Scientists Concerned With Current State Of Coronavirus Antibody Testing

(ThePatriotSource.Com)- Antibody tests are going to be critical to getting the United States back to normal during the coronavirus pandemic, according to many leaders in the medical community.
And while companies have been making progress toward getting the tests ready, some top scientists don’t have such a rosy picture of where things stand right now.
Apparently, there are issues with reliability and availability of the antibody tests in America right now, according to members of the National Academy of Sciences’ Standing Committee on Emerging Infectious Diseases and 21st Century Health Threats.
Dr. David Relman, a member of the committee, described the antibody tests this way:
“In three words: Work in progress.”
There isn’t just one issue with the antibody tests being developed, either. When the U.S. Food and Drug Administration relaxed rules, it allowed companies to sell the tests without having to submit data that shows the tests really work. That has resulted in “crappy” tests hitting the market, according to the American Public Health Lab Association.
Many of the companies that are making the tests are actually based in China.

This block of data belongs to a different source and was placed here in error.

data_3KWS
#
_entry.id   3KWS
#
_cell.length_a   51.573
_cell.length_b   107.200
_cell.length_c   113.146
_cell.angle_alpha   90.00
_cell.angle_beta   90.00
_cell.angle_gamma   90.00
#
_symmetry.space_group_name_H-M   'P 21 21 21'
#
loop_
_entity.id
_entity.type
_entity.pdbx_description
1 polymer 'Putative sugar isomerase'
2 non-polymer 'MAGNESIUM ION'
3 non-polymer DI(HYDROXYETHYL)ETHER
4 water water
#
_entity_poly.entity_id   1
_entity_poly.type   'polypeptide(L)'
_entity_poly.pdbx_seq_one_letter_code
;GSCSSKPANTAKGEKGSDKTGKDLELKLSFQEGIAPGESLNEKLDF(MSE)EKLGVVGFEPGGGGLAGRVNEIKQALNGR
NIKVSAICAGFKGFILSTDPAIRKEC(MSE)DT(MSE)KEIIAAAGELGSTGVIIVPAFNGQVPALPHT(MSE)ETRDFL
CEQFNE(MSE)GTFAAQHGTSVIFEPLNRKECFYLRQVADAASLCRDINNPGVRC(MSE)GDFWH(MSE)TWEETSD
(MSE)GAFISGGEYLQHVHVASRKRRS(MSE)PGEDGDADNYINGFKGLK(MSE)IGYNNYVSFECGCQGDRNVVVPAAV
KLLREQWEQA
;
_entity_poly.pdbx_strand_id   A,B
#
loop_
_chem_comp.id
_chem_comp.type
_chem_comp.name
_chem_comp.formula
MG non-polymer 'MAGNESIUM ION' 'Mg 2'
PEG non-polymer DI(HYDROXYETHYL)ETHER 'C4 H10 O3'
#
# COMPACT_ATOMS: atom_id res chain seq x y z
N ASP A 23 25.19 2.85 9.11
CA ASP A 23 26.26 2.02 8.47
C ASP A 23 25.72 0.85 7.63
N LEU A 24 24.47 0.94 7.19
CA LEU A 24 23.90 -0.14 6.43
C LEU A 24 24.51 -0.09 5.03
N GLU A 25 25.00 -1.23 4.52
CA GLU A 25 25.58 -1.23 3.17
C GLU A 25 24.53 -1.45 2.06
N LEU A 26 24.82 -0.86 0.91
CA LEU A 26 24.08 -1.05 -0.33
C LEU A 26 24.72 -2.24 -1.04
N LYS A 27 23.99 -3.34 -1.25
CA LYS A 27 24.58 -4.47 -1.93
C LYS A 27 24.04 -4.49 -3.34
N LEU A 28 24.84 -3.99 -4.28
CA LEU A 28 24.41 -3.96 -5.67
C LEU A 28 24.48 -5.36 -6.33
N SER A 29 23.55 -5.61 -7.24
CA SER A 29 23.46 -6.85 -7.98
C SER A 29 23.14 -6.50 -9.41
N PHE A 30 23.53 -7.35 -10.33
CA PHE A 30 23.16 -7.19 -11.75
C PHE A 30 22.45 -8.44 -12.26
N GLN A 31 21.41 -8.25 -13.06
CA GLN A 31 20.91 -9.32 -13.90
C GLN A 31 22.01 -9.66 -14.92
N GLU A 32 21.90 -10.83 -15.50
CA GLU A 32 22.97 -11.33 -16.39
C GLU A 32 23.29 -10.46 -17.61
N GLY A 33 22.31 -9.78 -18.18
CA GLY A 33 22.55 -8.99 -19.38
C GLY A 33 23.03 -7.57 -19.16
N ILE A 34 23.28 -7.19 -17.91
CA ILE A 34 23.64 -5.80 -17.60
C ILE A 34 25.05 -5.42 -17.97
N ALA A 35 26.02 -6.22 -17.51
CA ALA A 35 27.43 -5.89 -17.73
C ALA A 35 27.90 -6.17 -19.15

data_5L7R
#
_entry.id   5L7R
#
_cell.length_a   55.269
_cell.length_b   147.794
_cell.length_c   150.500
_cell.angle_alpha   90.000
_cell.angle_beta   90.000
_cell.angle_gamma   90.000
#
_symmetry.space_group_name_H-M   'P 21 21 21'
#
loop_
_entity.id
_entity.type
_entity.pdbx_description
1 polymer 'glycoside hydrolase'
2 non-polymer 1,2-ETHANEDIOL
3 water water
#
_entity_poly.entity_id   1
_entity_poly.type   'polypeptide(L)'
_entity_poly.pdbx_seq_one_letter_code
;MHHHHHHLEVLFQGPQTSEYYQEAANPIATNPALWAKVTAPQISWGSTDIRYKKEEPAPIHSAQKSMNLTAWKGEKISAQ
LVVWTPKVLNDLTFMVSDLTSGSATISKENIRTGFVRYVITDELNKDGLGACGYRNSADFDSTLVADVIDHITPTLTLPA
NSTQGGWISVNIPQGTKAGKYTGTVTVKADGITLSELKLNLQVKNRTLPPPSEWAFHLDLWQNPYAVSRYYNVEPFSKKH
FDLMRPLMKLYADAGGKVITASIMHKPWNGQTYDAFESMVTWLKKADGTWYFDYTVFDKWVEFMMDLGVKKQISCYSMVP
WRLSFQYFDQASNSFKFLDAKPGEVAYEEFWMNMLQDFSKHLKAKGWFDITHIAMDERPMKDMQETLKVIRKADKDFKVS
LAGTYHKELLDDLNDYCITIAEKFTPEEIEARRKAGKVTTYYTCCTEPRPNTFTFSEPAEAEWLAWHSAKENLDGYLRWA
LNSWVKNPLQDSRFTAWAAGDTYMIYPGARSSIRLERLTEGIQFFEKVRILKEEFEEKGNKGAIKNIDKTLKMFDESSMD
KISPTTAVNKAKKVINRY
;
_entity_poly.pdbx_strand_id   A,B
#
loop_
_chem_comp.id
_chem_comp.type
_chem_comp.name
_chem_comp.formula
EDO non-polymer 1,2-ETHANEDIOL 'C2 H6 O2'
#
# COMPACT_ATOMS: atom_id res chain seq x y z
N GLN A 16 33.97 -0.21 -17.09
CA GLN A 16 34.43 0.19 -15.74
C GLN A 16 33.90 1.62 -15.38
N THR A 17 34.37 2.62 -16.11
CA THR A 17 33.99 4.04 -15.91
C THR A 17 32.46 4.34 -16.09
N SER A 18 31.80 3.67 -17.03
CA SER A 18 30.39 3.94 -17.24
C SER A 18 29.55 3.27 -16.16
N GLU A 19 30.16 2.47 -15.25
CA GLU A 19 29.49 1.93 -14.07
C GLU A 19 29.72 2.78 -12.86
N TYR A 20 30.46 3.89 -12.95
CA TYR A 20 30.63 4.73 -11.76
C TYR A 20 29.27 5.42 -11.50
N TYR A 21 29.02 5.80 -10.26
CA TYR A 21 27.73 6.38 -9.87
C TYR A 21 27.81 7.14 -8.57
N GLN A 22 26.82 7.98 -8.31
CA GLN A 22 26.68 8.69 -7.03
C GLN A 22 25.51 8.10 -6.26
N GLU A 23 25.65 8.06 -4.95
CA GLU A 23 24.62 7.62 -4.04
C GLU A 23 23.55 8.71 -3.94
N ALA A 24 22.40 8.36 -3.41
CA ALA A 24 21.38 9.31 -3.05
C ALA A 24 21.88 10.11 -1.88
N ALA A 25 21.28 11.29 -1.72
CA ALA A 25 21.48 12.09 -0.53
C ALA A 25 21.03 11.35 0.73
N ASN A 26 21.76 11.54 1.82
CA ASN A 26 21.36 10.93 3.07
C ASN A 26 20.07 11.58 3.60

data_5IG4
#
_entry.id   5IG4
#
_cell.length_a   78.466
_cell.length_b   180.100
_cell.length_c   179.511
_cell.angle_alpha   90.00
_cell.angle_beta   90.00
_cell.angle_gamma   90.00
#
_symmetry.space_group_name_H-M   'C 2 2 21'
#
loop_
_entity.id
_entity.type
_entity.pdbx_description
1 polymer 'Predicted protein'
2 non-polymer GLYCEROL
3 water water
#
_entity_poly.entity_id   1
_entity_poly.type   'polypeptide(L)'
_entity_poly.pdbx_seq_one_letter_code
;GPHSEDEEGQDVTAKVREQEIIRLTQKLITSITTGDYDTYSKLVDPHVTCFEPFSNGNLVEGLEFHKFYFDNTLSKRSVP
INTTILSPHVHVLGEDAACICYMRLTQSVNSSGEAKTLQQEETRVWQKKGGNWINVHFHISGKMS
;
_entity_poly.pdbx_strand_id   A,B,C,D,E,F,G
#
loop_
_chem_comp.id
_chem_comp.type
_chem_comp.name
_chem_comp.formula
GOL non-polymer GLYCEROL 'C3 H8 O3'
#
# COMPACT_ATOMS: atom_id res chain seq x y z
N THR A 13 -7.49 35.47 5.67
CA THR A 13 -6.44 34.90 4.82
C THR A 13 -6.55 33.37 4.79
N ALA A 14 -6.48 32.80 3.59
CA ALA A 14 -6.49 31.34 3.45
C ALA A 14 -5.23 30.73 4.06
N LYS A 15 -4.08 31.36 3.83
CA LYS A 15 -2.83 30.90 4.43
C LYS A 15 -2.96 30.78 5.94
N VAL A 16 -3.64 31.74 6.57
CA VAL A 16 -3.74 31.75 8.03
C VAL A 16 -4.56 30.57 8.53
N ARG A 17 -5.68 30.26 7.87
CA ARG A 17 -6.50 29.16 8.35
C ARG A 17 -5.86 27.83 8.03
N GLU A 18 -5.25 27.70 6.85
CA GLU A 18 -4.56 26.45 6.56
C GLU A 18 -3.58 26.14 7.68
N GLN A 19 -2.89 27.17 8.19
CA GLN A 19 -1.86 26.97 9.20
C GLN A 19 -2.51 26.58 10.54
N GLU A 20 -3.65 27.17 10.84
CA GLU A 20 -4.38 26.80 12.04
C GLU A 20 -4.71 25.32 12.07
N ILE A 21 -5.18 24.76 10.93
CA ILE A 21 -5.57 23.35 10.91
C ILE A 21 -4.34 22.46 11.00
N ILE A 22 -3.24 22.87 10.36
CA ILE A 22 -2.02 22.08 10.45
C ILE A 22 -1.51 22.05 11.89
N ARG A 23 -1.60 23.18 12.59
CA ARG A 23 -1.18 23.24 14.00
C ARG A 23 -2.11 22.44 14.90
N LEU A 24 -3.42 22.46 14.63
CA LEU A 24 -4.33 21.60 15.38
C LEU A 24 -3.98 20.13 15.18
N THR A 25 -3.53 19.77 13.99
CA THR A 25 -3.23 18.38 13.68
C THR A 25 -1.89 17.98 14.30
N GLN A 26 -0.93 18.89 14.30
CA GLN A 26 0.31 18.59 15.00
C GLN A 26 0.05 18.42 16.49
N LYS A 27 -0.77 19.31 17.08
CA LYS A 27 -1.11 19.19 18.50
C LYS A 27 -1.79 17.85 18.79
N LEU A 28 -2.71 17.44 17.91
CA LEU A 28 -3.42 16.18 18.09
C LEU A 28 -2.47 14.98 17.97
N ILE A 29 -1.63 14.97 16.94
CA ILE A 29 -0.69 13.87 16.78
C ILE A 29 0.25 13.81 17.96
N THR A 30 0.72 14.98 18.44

Relman also said there’s concern that some of the tests could confuse antibodies from the current coronavirus that causes COVID-19 with several other coronaviruses that only cause the common cold. The fear is the tests could say someone had the antibodies from the coronavirus causing the current pandemic, when in fact they didn’t.
The NAS wrote a letter to the White House about the quality of the tests recently. It read, in part:
“[The tests] should be viewed as a suspect until rigorous controls are performed and performance characteristics described, as antibody detection methods can vary considerably, and most so far have not described well-standardized controls.”
There are some good tests out there, the scientists said, but they’re not as easily available in the U.S. just yet.
But perhaps the biggest question about the antibody testing isn’t about whether they work — eventually, that will get cleared up — but whether having the antibodies means a person is immune from COVID-19 in the future.
“That’s the $64 question. Does antibody level equate to resistance to getting ill again?” questioned NAS Chairman Dr. Harvey Fineberg. “Everybody wants to know — am I immune? Can I now visit grandma so that I’m not a threat to her and she’s not a threat to me? How do we discern the people who can now safely go out and about? That’s an important personal and social question.”
NAS members held a call with members of the White House Office of Science and Technology Policy on April 6, and the scientists were pleased with the genuine interest and care from the White House officials.
Fineberg specifically praised Kelvin Droegemeier, the White House policy office’s director:
“That’s the brilliance of Kelvin Droegemeier, to elicit this kind of input and turn to the academics in the first place. They’re genuinely trying to widen their aperture for advice, and I think so far it’s working.”